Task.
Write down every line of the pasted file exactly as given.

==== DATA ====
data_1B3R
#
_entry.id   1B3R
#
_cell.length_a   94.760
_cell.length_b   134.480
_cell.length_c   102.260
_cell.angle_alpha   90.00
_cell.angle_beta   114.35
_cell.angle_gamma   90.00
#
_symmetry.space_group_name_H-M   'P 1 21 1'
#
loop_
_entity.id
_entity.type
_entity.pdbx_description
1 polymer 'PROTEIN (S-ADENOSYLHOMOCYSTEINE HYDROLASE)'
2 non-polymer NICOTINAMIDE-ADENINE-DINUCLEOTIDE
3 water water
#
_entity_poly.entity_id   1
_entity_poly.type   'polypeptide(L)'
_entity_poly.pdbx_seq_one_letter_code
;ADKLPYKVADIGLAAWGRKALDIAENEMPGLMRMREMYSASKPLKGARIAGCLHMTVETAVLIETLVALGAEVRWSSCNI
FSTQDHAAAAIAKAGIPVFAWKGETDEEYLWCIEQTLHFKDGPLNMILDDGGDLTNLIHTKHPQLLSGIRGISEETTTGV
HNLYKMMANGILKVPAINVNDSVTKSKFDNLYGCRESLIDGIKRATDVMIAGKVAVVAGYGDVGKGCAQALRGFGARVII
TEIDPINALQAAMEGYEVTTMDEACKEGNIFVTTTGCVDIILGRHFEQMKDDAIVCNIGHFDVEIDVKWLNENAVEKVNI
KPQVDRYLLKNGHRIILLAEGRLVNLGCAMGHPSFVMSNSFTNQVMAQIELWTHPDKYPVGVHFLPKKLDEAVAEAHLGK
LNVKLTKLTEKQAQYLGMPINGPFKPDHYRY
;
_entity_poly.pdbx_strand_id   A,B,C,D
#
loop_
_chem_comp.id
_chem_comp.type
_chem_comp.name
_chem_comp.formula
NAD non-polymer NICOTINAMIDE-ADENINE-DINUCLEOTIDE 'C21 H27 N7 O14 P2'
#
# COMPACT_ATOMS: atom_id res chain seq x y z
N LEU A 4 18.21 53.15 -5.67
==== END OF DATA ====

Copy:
data_1B3R
#
_entry.id   1B3R
#
_cell.length_a   94.760
_cell.length_b   134.480
_cell.length_c   102.260
_cell.angle_alpha   90.00
_cell.angle_beta   114.35
_cell.angle_gamma   90.00
#
_symmetry.space_group_name_H-M   'P 1 21 1'
#
loop_
_entity.id
_entity.type
_entity.pdbx_description
1 polymer 'PROTEIN (S-ADENOSYLHOMOCYSTEINE HYDROLASE)'
2 non-polymer NICOTINAMIDE-ADENINE-DINUCLEOTIDE
3 water water
#
_entity_poly.entity_id   1
_entity_poly.type   'polypeptide(L)'
_entity_poly.pdbx_seq_one_letter_code
;ADKLPYKVADIGLAAWGRKALDIAENEMPGLMRMREMYSASKPLKGARIAGCLHMTVETAVLIETLVALGAEVRWSSCNI
FSTQDHAAAAIAKAGIPVFAWKGETDEEYLWCIEQTLHFKDGPLNMILDDGGDLTNLIHTKHPQLLSGIRGISEETTTGV
HNLYKMMANGILKVPAINVNDSVTKSKFDNLYGCRESLIDGIKRATDVMIAGKVAVVAGYGDVGKGCAQALRGFGARVII
TEIDPINALQAAMEGYEVTTMDEACKEGNIFVTTTGCVDIILGRHFEQMKDDAIVCNIGHFDVEIDVKWLNENAVEKVNI
KPQVDRYLLKNGHRIILLAEGRLVNLGCAMGHPSFVMSNSFTNQVMAQIELWTHPDKYPVGVHFLPKKLDEAVAEAHLGK
LNVKLTKLTEKQAQYLGMPINGPFKPDHYRY
;
_entity_poly.pdbx_strand_id   A,B,C,D
#
loop_
_chem_comp.id
_chem_comp.type
_chem_comp.name
_chem_comp.formula
NAD non-polymer NICOTINAMIDE-ADENINE-DINUCLEOTIDE 'C21 H27 N7 O14 P2'
#
# COMPACT_ATOMS: atom_id res chain seq x y z
N LEU A 4 18.21 53.15 -5.67